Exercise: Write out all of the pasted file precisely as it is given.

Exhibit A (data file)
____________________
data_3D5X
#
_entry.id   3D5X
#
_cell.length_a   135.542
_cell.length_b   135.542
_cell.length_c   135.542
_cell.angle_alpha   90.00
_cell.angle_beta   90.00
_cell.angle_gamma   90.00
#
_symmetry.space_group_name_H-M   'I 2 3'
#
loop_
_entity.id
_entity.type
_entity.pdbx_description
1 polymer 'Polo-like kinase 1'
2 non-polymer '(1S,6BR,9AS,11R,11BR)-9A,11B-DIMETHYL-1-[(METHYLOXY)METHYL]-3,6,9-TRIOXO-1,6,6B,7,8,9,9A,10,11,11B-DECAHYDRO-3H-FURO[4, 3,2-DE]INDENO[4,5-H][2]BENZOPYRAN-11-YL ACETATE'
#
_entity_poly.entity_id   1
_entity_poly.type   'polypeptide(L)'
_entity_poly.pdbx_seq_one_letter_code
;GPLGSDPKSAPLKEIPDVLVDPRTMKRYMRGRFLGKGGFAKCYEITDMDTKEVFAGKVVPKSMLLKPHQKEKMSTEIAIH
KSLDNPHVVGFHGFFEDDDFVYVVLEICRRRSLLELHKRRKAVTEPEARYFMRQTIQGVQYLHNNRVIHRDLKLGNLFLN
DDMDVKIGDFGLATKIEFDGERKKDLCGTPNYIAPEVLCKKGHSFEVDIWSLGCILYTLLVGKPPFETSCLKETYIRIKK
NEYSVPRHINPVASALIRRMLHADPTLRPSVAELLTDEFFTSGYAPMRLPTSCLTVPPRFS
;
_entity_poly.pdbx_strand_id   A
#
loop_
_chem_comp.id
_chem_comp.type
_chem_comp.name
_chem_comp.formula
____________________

data_3D5X
#
_entry.id   3D5X
#
_cell.length_a   135.542
_cell.length_b   135.542
_cell.length_c   135.542
_cell.angle_alpha   90.00
_cell.angle_beta   90.00
_cell.angle_gamma   90.00
#
_symmetry.space_group_name_H-M   'I 2 3'
#
loop_
_entity.id
_entity.type
_entity.pdbx_description
1 polymer 'Polo-like kinase 1'
2 non-polymer '(1S,6BR,9AS,11R,11BR)-9A,11B-DIMETHYL-1-[(METHYLOXY)METHYL]-3,6,9-TRIOXO-1,6,6B,7,8,9,9A,10,11,11B-DECAHYDRO-3H-FURO[4, 3,2-DE]INDENO[4,5-H][2]BENZOPYRAN-11-YL ACETATE'
#
_entity_poly.entity_id   1
_entity_poly.type   'polypeptide(L)'
_entity_poly.pdbx_seq_one_letter_code
;GPLGSDPKSAPLKEIPDVLVDPRTMKRYMRGRFLGKGGFAKCYEITDMDTKEVFAGKVVPKSMLLKPHQKEKMSTEIAIH
KSLDNPHVVGFHGFFEDDDFVYVVLEICRRRSLLELHKRRKAVTEPEARYFMRQTIQGVQYLHNNRVIHRDLKLGNLFLN
DDMDVKIGDFGLATKIEFDGERKKDLCGTPNYIAPEVLCKKGHSFEVDIWSLGCILYTLLVGKPPFETSCLKETYIRIKK
NEYSVPRHINPVASALIRRMLHADPTLRPSVAELLTDEFFTSGYAPMRLPTSCLTVPPRFS
;
_entity_poly.pdbx_strand_id   A
#
loop_
_chem_comp.id
_chem_comp.type
_chem_comp.name
_chem_comp.formula